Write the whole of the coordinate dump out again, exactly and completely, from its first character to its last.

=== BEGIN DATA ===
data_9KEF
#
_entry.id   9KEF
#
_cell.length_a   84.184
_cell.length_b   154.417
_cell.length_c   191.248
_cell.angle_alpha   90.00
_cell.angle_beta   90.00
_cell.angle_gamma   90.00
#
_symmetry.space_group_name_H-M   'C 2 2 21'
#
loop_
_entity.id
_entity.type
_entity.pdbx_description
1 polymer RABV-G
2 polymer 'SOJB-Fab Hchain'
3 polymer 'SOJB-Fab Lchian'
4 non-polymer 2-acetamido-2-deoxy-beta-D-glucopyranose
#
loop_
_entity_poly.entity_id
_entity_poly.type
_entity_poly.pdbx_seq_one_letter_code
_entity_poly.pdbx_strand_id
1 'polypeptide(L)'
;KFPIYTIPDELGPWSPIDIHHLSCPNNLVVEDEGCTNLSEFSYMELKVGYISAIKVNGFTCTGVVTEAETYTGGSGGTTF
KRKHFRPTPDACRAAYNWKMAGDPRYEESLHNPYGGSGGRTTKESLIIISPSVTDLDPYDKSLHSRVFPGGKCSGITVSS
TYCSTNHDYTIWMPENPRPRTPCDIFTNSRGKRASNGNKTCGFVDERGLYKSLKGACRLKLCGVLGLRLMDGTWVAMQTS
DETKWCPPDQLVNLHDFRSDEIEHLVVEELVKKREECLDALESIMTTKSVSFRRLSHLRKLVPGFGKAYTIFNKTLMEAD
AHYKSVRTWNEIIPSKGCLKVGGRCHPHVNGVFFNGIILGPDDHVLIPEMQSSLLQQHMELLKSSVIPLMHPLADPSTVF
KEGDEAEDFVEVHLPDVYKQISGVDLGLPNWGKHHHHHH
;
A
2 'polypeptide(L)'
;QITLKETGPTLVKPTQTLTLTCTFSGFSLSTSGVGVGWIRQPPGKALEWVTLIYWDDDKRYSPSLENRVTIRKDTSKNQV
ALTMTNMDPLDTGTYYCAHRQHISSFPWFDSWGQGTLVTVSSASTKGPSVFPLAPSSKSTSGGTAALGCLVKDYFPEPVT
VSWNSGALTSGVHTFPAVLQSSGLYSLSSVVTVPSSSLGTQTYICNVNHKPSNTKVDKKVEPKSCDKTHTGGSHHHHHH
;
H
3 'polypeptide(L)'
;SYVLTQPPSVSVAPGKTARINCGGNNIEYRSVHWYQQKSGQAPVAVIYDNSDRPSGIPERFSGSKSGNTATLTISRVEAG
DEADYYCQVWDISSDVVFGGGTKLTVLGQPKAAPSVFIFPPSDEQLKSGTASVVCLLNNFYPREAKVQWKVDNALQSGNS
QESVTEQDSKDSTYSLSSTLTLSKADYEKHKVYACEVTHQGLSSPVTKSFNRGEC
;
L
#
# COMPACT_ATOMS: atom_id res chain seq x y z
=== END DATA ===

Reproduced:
data_9KEF
#
_entry.id   9KEF
#
_cell.length_a   84.184
_cell.length_b   154.417
_cell.length_c   191.248
_cell.angle_alpha   90.00
_cell.angle_beta   90.00
_cell.angle_gamma   90.00
#
_symmetry.space_group_name_H-M   'C 2 2 21'
#
loop_
_entity.id
_entity.type
_entity.pdbx_description
1 polymer RABV-G
2 polymer 'SOJB-Fab Hchain'
3 polymer 'SOJB-Fab Lchian'
4 non-polymer 2-acetamido-2-deoxy-beta-D-glucopyranose
#
loop_
_entity_poly.entity_id
_entity_poly.type
_entity_poly.pdbx_seq_one_letter_code
_entity_poly.pdbx_strand_id
1 'polypeptide(L)'
;KFPIYTIPDELGPWSPIDIHHLSCPNNLVVEDEGCTNLSEFSYMELKVGYISAIKVNGFTCTGVVTEAETYTGGSGGTTF
KRKHFRPTPDACRAAYNWKMAGDPRYEESLHNPYGGSGGRTTKESLIIISPSVTDLDPYDKSLHSRVFPGGKCSGITVSS
TYCSTNHDYTIWMPENPRPRTPCDIFTNSRGKRASNGNKTCGFVDERGLYKSLKGACRLKLCGVLGLRLMDGTWVAMQTS
DETKWCPPDQLVNLHDFRSDEIEHLVVEELVKKREECLDALESIMTTKSVSFRRLSHLRKLVPGFGKAYTIFNKTLMEAD
AHYKSVRTWNEIIPSKGCLKVGGRCHPHVNGVFFNGIILGPDDHVLIPEMQSSLLQQHMELLKSSVIPLMHPLADPSTVF
KEGDEAEDFVEVHLPDVYKQISGVDLGLPNWGKHHHHHH
;
A
2 'polypeptide(L)'
;QITLKETGPTLVKPTQTLTLTCTFSGFSLSTSGVGVGWIRQPPGKALEWVTLIYWDDDKRYSPSLENRVTIRKDTSKNQV
ALTMTNMDPLDTGTYYCAHRQHISSFPWFDSWGQGTLVTVSSASTKGPSVFPLAPSSKSTSGGTAALGCLVKDYFPEPVT
VSWNSGALTSGVHTFPAVLQSSGLYSLSSVVTVPSSSLGTQTYICNVNHKPSNTKVDKKVEPKSCDKTHTGGSHHHHHH
;
H
3 'polypeptide(L)'
;SYVLTQPPSVSVAPGKTARINCGGNNIEYRSVHWYQQKSGQAPVAVIYDNSDRPSGIPERFSGSKSGNTATLTISRVEAG
DEADYYCQVWDISSDVVFGGGTKLTVLGQPKAAPSVFIFPPSDEQLKSGTASVVCLLNNFYPREAKVQWKVDNALQSGNS
QESVTEQDSKDSTYSLSSTLTLSKADYEKHKVYACEVTHQGLSSPVTKSFNRGEC
;
L
#
# COMPACT_ATOMS: atom_id res chain seq x y z